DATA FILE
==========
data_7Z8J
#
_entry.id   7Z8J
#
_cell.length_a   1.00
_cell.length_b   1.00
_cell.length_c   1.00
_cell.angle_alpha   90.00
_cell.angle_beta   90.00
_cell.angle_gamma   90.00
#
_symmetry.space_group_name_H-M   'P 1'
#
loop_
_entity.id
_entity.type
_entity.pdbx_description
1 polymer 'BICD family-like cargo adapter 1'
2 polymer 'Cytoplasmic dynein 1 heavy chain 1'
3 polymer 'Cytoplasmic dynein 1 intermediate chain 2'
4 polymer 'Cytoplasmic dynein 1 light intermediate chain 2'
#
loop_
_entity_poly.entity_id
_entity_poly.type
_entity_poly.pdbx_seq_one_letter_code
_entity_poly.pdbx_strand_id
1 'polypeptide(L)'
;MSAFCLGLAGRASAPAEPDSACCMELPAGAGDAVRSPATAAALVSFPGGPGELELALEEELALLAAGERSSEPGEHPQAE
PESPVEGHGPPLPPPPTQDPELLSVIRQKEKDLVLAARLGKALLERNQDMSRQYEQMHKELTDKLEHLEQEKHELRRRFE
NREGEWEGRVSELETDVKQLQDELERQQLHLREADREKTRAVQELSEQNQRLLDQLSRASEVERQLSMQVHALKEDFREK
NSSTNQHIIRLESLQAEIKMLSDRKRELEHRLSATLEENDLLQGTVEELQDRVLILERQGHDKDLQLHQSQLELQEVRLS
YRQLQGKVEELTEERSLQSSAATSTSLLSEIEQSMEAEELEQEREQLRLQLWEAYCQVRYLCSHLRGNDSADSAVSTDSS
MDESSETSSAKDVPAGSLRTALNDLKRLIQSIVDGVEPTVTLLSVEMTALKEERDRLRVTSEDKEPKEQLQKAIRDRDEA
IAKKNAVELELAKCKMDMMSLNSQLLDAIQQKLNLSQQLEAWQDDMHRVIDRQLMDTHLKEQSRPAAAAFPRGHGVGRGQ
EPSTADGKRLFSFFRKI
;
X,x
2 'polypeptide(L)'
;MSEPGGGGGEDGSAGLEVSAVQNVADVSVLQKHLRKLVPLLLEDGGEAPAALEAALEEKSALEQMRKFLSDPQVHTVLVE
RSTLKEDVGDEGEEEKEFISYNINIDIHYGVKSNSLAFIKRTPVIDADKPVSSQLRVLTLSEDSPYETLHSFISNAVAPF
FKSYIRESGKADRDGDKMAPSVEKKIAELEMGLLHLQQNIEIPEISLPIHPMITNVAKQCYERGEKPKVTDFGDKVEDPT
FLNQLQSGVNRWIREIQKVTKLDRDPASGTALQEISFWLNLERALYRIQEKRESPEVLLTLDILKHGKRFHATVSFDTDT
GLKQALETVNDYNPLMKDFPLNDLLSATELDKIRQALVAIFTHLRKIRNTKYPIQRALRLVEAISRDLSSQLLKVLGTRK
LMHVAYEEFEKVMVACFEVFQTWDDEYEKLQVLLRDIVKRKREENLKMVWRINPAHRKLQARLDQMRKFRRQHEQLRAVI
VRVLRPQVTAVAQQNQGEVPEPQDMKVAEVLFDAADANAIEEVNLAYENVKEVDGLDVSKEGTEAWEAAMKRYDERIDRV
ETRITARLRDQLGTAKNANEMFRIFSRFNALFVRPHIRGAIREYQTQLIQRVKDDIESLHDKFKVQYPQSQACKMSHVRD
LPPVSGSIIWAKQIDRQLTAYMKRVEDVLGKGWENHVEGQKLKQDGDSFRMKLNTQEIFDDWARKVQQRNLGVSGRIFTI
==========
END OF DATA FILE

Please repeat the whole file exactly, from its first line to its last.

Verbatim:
data_7Z8J
#
_entry.id   7Z8J
#
_cell.length_a   1.00
_cell.length_b   1.00
_cell.length_c   1.00
_cell.angle_alpha   90.00
_cell.angle_beta   90.00
_cell.angle_gamma   90.00
#
_symmetry.space_group_name_H-M   'P 1'
#
loop_
_entity.id
_entity.type
_entity.pdbx_description
1 polymer 'BICD family-like cargo adapter 1'
2 polymer 'Cytoplasmic dynein 1 heavy chain 1'
3 polymer 'Cytoplasmic dynein 1 intermediate chain 2'
4 polymer 'Cytoplasmic dynein 1 light intermediate chain 2'
#
loop_
_entity_poly.entity_id
_entity_poly.type
_entity_poly.pdbx_seq_one_letter_code
_entity_poly.pdbx_strand_id
1 'polypeptide(L)'
;MSAFCLGLAGRASAPAEPDSACCMELPAGAGDAVRSPATAAALVSFPGGPGELELALEEELALLAAGERSSEPGEHPQAE
PESPVEGHGPPLPPPPTQDPELLSVIRQKEKDLVLAARLGKALLERNQDMSRQYEQMHKELTDKLEHLEQEKHELRRRFE
NREGEWEGRVSELETDVKQLQDELERQQLHLREADREKTRAVQELSEQNQRLLDQLSRASEVERQLSMQVHALKEDFREK
NSSTNQHIIRLESLQAEIKMLSDRKRELEHRLSATLEENDLLQGTVEELQDRVLILERQGHDKDLQLHQSQLELQEVRLS
YRQLQGKVEELTEERSLQSSAATSTSLLSEIEQSMEAEELEQEREQLRLQLWEAYCQVRYLCSHLRGNDSADSAVSTDSS
MDESSETSSAKDVPAGSLRTALNDLKRLIQSIVDGVEPTVTLLSVEMTALKEERDRLRVTSEDKEPKEQLQKAIRDRDEA
IAKKNAVELELAKCKMDMMSLNSQLLDAIQQKLNLSQQLEAWQDDMHRVIDRQLMDTHLKEQSRPAAAAFPRGHGVGRGQ
EPSTADGKRLFSFFRKI
;
X,x
2 'polypeptide(L)'
;MSEPGGGGGEDGSAGLEVSAVQNVADVSVLQKHLRKLVPLLLEDGGEAPAALEAALEEKSALEQMRKFLSDPQVHTVLVE
RSTLKEDVGDEGEEEKEFISYNINIDIHYGVKSNSLAFIKRTPVIDADKPVSSQLRVLTLSEDSPYETLHSFISNAVAPF
FKSYIRESGKADRDGDKMAPSVEKKIAELEMGLLHLQQNIEIPEISLPIHPMITNVAKQCYERGEKPKVTDFGDKVEDPT
FLNQLQSGVNRWIREIQKVTKLDRDPASGTALQEISFWLNLERALYRIQEKRESPEVLLTLDILKHGKRFHATVSFDTDT
GLKQALETVNDYNPLMKDFPLNDLLSATELDKIRQALVAIFTHLRKIRNTKYPIQRALRLVEAISRDLSSQLLKVLGTRK
LMHVAYEEFEKVMVACFEVFQTWDDEYEKLQVLLRDIVKRKREENLKMVWRINPAHRKLQARLDQMRKFRRQHEQLRAVI
VRVLRPQVTAVAQQNQGEVPEPQDMKVAEVLFDAADANAIEEVNLAYENVKEVDGLDVSKEGTEAWEAAMKRYDERIDRV
ETRITARLRDQLGTAKNANEMFRIFSRFNALFVRPHIRGAIREYQTQLIQRVKDDIESLHDKFKVQYPQSQACKMSHVRD
LPPVSGSIIWAKQIDRQLTAYMKRVEDVLGKGWENHVEGQKLKQDGDSFRMKLNTQEIFDDWARKVQQRNLGVSGRIFTI